Controlling Carpal Tunnel Syndrome

Hands using a white keyboard and mouse at a deskCarpal tunnel syndrome is a common condition, affecting about 3 percent of the population. Everyone has heard of it—and people often assume that any pain or numbness in their hands is caused by it—but most people have only a general idea of what carpal tunnels are, much less what causes the syndrome.

What are carpal tunnels?

Turn your wrist palm-side up and imagine a line running right down the middle of your forearm into your wrist. The median nerve lies along this line and, along with the tendons that bend your fingers, runs through the carpal tunnel—a small channel made of ligament and bone at the base of your hand.

What is carpal tunnel syndrome?

The median nerve controls the muscles at the base of the thumb and provides sensation to the thumb and first three fingers on the palm side of your hand. Carpal tunnel syndrome is what happens when the carpal tunnel gets too narrow and the median nerve gets squeezed inside, affecting both feeling and movement in that part of the hand. This narrowing can be due to a number of reasons:

  • Swelling/inflammation due to sprain or fracture of the wrist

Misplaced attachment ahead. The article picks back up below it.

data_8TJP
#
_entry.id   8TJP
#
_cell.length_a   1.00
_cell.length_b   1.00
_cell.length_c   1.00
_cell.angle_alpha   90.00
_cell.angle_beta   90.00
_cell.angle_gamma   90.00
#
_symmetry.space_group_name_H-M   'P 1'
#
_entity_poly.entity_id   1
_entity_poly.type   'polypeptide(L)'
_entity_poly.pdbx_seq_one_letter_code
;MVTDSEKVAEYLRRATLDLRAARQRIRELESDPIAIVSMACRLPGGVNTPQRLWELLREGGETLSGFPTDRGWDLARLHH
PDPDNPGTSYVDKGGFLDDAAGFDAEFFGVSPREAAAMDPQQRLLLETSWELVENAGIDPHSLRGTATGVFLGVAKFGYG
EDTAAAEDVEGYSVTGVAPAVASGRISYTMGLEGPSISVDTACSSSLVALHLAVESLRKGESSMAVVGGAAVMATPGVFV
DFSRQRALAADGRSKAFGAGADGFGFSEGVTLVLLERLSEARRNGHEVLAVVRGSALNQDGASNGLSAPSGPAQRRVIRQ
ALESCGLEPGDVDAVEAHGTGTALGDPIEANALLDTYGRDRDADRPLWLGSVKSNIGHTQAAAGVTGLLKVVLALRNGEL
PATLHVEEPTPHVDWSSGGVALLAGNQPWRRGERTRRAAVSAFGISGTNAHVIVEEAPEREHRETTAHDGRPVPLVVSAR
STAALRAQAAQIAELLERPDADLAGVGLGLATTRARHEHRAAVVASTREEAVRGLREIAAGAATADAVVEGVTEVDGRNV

• Other inflammation from osteoarthritis or rheumatoid arthritis
  • Fluid retention
  • Cyst or tumor in the carpal tunnel
  • “Mechanical” problems in the wrist
  • Overuse of the wrist joint

What are the symptoms of CPS?

Symptoms of carpal tunnel syndrome typically come on gradually, and include:

  • Numbness, tingling or burning in the palm and fingers
  • Feeling like the fingers are swollen, though no swelling is present
  • Weaker hand grip
  • Inability to feel the difference between hot and cold with the fingers or hand
  • Feeling the need to “shake out” the hands or wrists

Who gets carpal tunnel syndrome?

It’s a common myth that those who use electronic devices regularly, especially those who work at a computer all day, are more likely to develop carpal tunnel syndrome, but this simply isn’t true. Assembly line workers are actually three times more likely to have the disorder, and those who use vibrating hand tools are at an even higher risk. Other risk factors include:

  • Being female
  • Middle age
  • Hereditary factors
  • Current or previous wrist injury
  • Certain medical conditions, including:
    • Diabetes
    • Hypothyroidism
    • Gout
    • Rheumatoid arthritis
    • Menopause
    • Pregnancy

Treating carpal tunnel syndrome

Only your health care provider can diagnose carpal tunnel syndrome and help you decide on the best treatment for you, which could include:

  • Physical therapy
  • Wrist brace or splint
  • Over-the-counter or prescription medications
  • Taking frequent breaks from repetitive tasks
  • Cool compresses
  • Surgery
  • Alternative therapies like yoga, acupuncture or chiropractic therapy

If you think you experiencing carpal tunnel symptoms, speak with you primary care physician or find a doctor near you